One of Mike Huckabee's first acts as governor was to block Medicaid from funding an abortion for a mentally retarded teenager who had been raped by her stepfather - an act in direct violation of federal law, which requires states to pay for abortions in cases of rape. "The state didn't fund a single such abortion while Huckabee was governor," says Dr. William Harrison of the Fayetteville Women's Clinic. "Zero."
As president, Huck would support a constitutional amendment banning abortion and would give science a back seat to religion. "Science changes with every generation and with new discoveries, and God doesn't," he says. "So I'll stick with God if the two are in conflict." Huckabee's well-documented disdain for science was reflected in the performance of the Arkansas school system when he was governor; one independent survey gave the state an F for its science standards in schools, a grade that among other things reflected Huckabee's hostility toward the teaching of evolution.
Huckabee at most times is gentle and self-deprecating in his public address, but when he talks about religion, he gets weirdly combative and obnoxious, often drifting into outright offensiveness. At one appearance, Huckabee - who's been known to make fart jokes in front of the state legislature - said he would oppose gay marriage "until Moses comes down with two stone tablets from Brokeback Mountain saying he's changed the rules." And he recently scored a rare offend trifecta, simultaneously pissing off immigrants, Jews and the pro-choice crowd when he ludicrously claimed that a "holocaust" of abortions had artificially created a demand for Mexican labor.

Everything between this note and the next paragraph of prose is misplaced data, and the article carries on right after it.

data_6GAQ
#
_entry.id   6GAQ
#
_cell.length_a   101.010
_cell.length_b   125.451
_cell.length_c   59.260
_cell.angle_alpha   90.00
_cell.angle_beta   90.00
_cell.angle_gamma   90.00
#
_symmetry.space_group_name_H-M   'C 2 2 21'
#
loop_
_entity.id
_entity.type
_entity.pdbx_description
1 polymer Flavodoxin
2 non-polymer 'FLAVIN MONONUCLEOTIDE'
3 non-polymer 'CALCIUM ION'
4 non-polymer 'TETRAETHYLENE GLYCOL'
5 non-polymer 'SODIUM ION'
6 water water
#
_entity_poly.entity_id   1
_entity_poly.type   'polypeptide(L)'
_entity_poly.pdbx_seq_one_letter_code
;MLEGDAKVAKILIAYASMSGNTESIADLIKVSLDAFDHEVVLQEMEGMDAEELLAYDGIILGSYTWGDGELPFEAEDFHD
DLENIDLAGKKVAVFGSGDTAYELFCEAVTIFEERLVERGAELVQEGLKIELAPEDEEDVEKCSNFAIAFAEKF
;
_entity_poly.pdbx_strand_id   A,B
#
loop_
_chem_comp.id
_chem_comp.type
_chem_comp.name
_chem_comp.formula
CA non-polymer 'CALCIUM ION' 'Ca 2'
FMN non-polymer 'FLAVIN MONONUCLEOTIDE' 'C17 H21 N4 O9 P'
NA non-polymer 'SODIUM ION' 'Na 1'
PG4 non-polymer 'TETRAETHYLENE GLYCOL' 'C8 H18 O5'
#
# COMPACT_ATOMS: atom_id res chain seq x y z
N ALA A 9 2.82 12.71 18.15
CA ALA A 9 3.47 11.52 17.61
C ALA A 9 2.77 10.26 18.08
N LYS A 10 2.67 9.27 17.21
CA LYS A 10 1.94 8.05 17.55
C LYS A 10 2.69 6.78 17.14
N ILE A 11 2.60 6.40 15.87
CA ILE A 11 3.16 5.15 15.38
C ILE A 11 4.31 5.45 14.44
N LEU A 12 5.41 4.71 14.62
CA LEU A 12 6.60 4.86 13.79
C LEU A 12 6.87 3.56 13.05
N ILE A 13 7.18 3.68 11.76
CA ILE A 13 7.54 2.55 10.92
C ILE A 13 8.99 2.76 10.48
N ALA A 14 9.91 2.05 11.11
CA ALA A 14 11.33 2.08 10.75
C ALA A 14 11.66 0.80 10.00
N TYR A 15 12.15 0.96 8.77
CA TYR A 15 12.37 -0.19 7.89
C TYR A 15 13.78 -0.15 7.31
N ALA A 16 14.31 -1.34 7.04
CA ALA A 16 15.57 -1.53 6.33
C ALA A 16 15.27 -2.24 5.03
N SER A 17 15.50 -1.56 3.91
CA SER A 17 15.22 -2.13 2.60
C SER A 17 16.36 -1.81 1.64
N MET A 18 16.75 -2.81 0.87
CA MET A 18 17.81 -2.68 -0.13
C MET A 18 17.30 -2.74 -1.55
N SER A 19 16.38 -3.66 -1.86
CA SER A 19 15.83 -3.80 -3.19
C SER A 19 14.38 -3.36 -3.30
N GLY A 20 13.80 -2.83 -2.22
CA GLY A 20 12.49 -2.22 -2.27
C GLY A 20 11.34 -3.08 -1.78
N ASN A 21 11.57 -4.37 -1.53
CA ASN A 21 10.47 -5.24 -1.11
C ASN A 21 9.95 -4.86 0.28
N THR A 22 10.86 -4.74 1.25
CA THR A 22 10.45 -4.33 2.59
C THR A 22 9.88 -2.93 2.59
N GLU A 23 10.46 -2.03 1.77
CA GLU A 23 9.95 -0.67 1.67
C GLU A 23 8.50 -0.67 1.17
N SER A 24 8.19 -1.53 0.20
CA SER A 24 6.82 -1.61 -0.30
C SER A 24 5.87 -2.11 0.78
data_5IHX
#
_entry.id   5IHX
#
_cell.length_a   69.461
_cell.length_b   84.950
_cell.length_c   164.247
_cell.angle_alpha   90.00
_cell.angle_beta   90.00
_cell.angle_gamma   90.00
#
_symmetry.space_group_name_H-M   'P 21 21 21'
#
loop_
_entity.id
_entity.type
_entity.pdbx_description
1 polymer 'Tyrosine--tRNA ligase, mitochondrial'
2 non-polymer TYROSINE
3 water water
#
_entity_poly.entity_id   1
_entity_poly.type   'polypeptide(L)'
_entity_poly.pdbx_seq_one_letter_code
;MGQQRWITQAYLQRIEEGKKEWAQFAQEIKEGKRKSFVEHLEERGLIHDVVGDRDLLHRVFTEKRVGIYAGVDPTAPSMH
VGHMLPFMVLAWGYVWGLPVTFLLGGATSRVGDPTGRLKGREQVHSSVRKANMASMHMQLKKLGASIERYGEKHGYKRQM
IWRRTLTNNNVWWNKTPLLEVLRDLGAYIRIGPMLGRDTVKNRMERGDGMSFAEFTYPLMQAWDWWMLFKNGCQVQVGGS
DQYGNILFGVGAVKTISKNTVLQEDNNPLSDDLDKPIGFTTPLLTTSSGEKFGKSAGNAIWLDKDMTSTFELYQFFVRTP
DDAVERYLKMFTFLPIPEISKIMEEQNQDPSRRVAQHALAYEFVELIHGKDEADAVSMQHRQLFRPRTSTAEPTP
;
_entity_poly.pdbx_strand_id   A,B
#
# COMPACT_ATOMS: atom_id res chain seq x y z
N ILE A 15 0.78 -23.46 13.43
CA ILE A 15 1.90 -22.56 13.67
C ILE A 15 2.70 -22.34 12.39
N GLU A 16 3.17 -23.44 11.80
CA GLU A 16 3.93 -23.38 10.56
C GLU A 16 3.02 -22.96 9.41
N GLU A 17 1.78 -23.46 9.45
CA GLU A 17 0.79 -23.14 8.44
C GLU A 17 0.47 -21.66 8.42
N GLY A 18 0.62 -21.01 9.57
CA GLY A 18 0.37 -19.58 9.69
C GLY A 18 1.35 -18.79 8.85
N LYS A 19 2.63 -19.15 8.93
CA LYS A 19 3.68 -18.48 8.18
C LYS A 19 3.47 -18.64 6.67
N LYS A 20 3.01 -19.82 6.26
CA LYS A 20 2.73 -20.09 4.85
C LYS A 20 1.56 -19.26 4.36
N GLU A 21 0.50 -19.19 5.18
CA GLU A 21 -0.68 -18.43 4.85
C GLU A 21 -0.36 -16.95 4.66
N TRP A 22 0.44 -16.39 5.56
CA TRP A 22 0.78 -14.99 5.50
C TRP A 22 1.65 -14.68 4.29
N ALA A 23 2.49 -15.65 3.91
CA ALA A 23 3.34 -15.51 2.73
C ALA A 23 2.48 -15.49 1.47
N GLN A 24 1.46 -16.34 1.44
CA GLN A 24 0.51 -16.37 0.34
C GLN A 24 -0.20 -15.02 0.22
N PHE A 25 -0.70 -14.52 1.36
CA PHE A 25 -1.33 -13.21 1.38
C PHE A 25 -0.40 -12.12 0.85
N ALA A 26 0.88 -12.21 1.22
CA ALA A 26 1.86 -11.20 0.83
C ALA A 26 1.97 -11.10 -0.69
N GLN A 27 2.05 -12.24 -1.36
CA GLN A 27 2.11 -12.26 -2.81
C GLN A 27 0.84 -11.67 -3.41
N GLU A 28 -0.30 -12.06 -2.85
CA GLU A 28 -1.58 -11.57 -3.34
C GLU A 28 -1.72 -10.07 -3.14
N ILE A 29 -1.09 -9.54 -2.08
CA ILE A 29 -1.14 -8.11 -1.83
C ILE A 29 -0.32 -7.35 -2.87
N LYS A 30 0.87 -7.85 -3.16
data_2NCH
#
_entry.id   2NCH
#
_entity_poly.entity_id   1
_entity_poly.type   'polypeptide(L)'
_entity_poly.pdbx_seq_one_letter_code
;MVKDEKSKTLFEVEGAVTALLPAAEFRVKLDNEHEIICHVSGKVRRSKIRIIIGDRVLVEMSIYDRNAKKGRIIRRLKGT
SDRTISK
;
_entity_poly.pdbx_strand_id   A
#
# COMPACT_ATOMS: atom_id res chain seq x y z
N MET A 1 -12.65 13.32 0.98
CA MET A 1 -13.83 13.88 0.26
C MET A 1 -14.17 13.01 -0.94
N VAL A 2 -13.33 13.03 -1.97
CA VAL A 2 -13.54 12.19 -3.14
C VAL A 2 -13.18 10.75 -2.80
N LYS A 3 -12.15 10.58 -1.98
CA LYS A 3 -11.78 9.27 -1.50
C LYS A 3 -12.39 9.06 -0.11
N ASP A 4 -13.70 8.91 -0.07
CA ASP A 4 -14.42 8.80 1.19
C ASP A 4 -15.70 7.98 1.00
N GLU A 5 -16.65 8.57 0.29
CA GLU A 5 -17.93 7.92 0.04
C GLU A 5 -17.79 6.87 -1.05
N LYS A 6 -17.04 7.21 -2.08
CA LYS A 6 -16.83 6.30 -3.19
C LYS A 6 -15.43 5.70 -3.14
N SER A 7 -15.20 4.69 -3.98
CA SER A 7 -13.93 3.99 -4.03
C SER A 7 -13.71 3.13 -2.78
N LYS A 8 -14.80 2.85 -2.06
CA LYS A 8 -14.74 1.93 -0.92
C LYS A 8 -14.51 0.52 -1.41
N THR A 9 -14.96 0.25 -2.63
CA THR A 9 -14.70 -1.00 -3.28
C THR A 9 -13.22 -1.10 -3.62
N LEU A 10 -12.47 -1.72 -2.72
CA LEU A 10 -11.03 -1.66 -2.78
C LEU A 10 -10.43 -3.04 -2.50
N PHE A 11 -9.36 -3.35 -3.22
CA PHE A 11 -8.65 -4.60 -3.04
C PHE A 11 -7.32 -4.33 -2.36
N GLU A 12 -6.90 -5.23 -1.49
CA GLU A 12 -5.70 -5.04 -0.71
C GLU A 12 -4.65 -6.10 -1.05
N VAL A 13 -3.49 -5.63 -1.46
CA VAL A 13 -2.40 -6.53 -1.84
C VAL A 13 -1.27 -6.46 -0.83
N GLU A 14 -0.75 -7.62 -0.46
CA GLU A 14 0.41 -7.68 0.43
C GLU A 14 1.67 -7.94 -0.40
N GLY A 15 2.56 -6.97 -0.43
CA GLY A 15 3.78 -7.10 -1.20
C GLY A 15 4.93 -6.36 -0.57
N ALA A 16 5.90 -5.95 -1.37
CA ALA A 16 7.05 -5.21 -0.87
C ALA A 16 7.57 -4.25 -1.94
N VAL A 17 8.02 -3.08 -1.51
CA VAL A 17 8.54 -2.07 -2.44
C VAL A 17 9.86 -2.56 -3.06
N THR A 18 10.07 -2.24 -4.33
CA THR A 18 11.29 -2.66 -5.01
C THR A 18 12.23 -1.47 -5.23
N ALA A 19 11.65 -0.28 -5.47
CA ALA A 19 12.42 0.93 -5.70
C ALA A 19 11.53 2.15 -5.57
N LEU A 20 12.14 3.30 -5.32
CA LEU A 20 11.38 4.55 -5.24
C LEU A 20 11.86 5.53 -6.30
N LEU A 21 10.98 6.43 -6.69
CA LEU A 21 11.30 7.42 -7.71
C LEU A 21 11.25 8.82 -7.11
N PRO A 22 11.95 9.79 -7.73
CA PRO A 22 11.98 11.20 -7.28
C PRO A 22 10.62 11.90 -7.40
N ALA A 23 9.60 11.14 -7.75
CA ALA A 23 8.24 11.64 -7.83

Huckabee also has a televangelist's knack for getting caught with his fingers in various cookie jars. In his first year as governor, Huck used a $60,000 taxpayer fund for personal expenses like dog food, pantyhose and meals at Taco Bell. (One of his sons — also a very heavy man, as his father was — reportedly joked that "there's not a Huckabee alive that can eat at Taco Bell for seven dollars.") The governor also tried to keep $70,000 in furnishings for the governor's mansion supplied by a local cotton grower, and used inaugural funds to pay for clothes for his wife. "Mike is first and foremost about Mike," says Max Brantley, editor of the Arkansas Times, "He'll nickel-and-dime whoever he can to line his pockets."
Huckabee has also been accused of paying himself as a consultant to his own senatorial campaign, allowing special interests to pay for airline tickets for his daughter, receiving a canoe from a Coke bottler and - hilariously, if you're wont to laugh at the sheer small-town gauche greediness of it all - setting up a "wedding registry" at Target and Dillard's department stores so citizens could lavish the Huckabees with gifts as they renewed their marriage vows. The long list of desired goodies included twenty-four settings of Lenox "Holiday Nouveau" china, a KitchenAid mixer and a "Jack La Lanne power juicer." If you didn't want to pick out something yourself, the Huckabees were glad to take straight cash. "Message from the couple," the registry noted. "Target GiftCards are welcome."
Brantley suggests that a lot of this behavior stems from a Southern tradition of ponying up to the local preacher. "If you're the pastor of a church and you've got a guy who owns a men's clothing store, you expect the guy to give you a couple of new suits every year," says Brantley. "But Huckabee continued on like that as governor."
The Arkansans I spoke with about Huckabee invariably describe him as thin-skinned and petty. One evangelical Arkansas Republican who has worked in several GOP campaigns says a family member provided free services to Huckabee just as he had for other preachers, believing that he was helping out someone who was "doing the Lord's work." But the extent of Huckabee's gift-gouging, the man says, was unprecedented: "It's never been understood that that's what you do for politicians."
[From Issue 1040 — November 29, 2007]
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